The XFL 2.0 opened over the weekend in four cities nationwide. Unofficially, this version of a new upstart league is classified as a “developmental league.” The rosters are comprised of players who were not signed to any National Football League (NFL) nor Canadian Football League (CFL) club. Both leagues are considered the pinnacle if you are a professional football player and pay the most.
Over the weekend four games were slated. The NY Guardians were one of the opening acts and subsequently defeated the Tampa Bay Vipers 23-3 at MetLife Stadium in former Giants’ OC Kevin Gilbride’s maiden game as head coach.
Overall, it was really good football - surprisingly good to be honest. If you attended the game or watched it on TV you may have some observations of your own.
One thing for certain: if this league is going to grow it will need some notable star players. The biggest names mentioned all weekend were Landry Jones, Aaron Murray and Jerry Glanville. The latter was in retirement while the others were in a different employ until the XFL called.
Officials, stadiums, game field
In 2001, XFL1 had four large city and four medium market teams. This time around, all teams are situated in large cities that have existing NFL clubs. Some of the venues are small while others are quite large. MetLife Stadium is the same facility the Football Giants and Jets use and holds 82,550. Either the league is expecting larger crowds as the season rolls around or they could not secure the 25,000-seat Red Bull Arena which is the home of the MLS franchise. For now the word to use is “cavernous” as the lower sections were the only ones filled. The only plus is if you are a Giants or Jets season ticket holder you can sit in areas that you would never be able to get seats.
Did you notice the official with the red ballcap? He is called the “Ball spotting official” and is an eighth official. This person does not have any officiating power and does not make calls. All he does is collect the ball from the previous play from another official and then spot the ball to which the referee then blows his whistle to begin the 25-second play clock; which by the way really speeds up the game in lieu of the NFL’s 40-second play clock. Not sure what that monster fanny pack was about hugging this official, though.
Another thing. Did you notice that on every play there are two footballs on the field at the same time? When the ball spotting official collected the previous play’s football, he was already holding another ball while standing behind the quarterback deep in the offense’s backfield so that he can set the ball and then collect the previous play’s football pretty quickly.
One thing that became annoying were the constant in-game interviews. Several coaches were annoyed with an attempt to interview them because they needed to concentrate on the game. The players interviewed were a mixed bag and some were a head-scratcher. A guy missed a field goal and they asked him what was he feeling when he missed it? What type of enlightenment was he going to give? The quarterback just threw an interception and you want to talk to him. Really? What are these guys going to say – um, sorry?
Some players were completely out of breath, some cussed and the 7-second delay didn’t catch it, while others just acted ignorant. “This is my best friend” one player blurted out as he slid into the camera shot while his teammate was being questioned. “Just doing my f*****g job” another quipped. We as TV viewers are used to the short coaches’ interview on the way to the locker room at the half – just leave it at that. At one point FOX sideline reporter Jenny Taft grabbed a guy’s arm and he said, “I gotta go in.” All of this is unnecessary and does not add to the game experience. Leave the players and coaches alone while the game is going on and allow them to focus. What’s next? On-field interviews between plays?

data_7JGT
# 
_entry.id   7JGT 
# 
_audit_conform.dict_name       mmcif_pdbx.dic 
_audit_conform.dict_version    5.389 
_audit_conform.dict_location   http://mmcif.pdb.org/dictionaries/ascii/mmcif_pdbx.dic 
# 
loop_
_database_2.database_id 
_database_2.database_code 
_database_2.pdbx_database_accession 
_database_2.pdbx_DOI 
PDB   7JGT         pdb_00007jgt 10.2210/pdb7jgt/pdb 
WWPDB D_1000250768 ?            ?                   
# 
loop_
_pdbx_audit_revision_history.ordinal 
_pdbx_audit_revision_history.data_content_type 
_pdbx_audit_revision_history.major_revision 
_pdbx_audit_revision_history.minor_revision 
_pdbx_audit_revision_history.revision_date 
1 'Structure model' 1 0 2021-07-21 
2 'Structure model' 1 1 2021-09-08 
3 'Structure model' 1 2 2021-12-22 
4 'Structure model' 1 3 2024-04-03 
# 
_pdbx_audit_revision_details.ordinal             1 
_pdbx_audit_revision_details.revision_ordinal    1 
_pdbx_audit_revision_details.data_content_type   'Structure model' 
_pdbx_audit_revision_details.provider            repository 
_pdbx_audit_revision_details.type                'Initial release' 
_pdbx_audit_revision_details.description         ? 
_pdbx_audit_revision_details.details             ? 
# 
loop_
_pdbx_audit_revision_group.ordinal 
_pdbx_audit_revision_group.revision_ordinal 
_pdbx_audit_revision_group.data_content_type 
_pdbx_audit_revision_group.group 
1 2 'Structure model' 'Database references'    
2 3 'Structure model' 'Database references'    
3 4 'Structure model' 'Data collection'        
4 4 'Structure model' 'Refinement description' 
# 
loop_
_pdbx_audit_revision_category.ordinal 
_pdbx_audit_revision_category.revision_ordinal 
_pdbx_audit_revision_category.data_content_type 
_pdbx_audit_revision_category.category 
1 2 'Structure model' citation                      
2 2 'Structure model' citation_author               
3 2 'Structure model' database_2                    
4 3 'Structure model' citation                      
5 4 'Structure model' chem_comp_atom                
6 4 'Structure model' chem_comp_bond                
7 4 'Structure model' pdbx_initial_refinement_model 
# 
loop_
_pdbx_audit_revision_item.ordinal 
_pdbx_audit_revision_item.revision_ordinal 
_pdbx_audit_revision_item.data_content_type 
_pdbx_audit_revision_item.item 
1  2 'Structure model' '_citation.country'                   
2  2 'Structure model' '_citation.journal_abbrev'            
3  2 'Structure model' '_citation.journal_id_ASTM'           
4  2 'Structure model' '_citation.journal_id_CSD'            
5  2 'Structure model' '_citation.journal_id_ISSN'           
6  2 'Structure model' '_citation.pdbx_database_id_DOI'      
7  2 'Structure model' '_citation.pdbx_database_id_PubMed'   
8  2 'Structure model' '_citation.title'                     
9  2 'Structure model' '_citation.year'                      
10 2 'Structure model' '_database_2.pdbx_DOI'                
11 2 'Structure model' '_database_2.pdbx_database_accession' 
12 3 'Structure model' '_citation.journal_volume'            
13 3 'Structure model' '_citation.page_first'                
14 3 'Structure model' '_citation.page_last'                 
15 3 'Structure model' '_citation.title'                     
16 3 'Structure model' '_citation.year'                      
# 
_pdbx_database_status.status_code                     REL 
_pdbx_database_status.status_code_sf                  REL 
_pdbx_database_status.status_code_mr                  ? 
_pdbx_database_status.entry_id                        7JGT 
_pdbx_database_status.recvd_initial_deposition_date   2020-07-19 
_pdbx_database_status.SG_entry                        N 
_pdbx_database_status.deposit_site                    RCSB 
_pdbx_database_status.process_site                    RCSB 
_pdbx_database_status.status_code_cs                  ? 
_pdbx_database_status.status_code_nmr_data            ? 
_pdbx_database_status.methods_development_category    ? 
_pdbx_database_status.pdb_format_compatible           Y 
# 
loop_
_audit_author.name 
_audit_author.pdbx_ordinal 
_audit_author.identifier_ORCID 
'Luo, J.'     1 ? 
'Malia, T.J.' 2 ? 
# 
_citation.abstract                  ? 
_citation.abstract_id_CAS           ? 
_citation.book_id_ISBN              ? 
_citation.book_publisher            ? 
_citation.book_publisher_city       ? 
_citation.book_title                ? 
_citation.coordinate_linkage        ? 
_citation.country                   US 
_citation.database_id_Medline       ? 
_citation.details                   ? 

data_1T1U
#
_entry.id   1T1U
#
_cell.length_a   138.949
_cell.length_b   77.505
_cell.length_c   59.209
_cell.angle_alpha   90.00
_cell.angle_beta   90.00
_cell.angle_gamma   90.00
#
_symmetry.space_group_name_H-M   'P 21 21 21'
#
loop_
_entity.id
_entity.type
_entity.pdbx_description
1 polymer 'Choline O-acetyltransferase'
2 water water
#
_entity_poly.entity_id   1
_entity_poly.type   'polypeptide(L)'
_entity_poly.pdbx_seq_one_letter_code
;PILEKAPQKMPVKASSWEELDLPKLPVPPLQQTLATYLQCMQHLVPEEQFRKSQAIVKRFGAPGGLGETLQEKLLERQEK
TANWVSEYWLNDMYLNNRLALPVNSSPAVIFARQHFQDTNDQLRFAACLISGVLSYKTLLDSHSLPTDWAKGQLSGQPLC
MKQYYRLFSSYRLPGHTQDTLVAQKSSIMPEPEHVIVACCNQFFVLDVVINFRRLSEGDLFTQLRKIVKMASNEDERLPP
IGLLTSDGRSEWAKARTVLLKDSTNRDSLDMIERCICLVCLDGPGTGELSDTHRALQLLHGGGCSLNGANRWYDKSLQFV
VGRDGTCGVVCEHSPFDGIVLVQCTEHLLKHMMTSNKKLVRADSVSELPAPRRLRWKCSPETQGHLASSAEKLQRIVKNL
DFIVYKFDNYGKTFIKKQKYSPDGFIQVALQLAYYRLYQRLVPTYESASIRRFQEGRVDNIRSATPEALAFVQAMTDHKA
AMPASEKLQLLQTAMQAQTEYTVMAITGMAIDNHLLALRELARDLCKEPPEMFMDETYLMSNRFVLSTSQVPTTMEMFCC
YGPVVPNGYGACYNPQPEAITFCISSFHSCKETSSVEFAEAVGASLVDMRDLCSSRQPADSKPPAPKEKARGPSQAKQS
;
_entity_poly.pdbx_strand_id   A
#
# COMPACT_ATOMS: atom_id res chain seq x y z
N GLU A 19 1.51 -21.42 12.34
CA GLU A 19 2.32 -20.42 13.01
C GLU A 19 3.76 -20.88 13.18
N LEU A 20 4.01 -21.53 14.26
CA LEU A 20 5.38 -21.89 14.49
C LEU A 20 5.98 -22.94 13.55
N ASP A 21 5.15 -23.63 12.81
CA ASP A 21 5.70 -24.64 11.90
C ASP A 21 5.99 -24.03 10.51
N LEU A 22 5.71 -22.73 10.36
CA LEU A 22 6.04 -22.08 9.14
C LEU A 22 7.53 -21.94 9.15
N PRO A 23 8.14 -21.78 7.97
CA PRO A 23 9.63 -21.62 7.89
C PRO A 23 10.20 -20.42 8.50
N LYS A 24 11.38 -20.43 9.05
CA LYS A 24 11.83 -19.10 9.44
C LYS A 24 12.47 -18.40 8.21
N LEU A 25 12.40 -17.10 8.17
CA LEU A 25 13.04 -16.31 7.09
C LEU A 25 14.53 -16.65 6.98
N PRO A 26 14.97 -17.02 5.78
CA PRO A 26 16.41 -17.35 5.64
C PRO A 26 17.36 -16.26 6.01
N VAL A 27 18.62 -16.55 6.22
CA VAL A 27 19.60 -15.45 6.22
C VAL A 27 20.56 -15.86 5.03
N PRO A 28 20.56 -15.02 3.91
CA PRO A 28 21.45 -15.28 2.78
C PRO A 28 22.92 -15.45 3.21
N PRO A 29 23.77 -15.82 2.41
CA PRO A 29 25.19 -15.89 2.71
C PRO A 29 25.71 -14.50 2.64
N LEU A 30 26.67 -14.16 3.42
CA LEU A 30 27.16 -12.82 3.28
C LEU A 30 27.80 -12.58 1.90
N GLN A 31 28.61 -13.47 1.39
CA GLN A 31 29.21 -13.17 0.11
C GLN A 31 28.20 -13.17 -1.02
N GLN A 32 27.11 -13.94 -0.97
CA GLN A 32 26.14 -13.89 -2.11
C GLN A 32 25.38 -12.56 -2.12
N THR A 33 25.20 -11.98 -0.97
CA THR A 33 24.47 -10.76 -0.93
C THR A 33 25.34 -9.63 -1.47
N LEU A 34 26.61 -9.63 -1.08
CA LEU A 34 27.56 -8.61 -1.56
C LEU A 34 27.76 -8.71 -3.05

The TV coverage was great with knowledgeable commentators. During one game nine camera angles were shown on one replay of an interception. ABC aired the initial contest followed by two games on FOX and the Sunday late game on ESPN which was simulcast on ESPN Deportes. During the Dallas game there was a camera guy on the field the entire contest who stood behind the offense back where the field judge stands during play.
Team names, uniforms and logos
One thing is certain – seven of the eight cities chosen are spot-on mainly because there are more people living in larger cities and they also have an NFL team so the passion for professional football is alive. Pro football has returned to St. Louis and “the Battlehawks” are an awesome team name. But Los Angeles? After 20 years of not a single professional football team and now that area has three? San Antonio would have been a much better choice. They led the AAF in attendance including the league’s largest single game gate with 30,345 and would still remain in the western division.
A quick glance at the Houston Roughnecks helmet displays an upper case slanted “H” that cleverly becomes an oil derrick. It just looks like a knockoff of the old Houston Oilers logo. And is it mandatory that every Houston franchise must be red, white and blue because the Roughnecks, Lady Oilers (Women’s Arena Football League), Texans and Oilers are. And speaking of logos, the LA Wildcats helmet logo is just plain stupid.
Best unies? NY Guardians - the blackout was nicely done. Worst uniforms? Tampa Bay. Not a fan of that tint of green with the yellow orange. It just oozes minor league.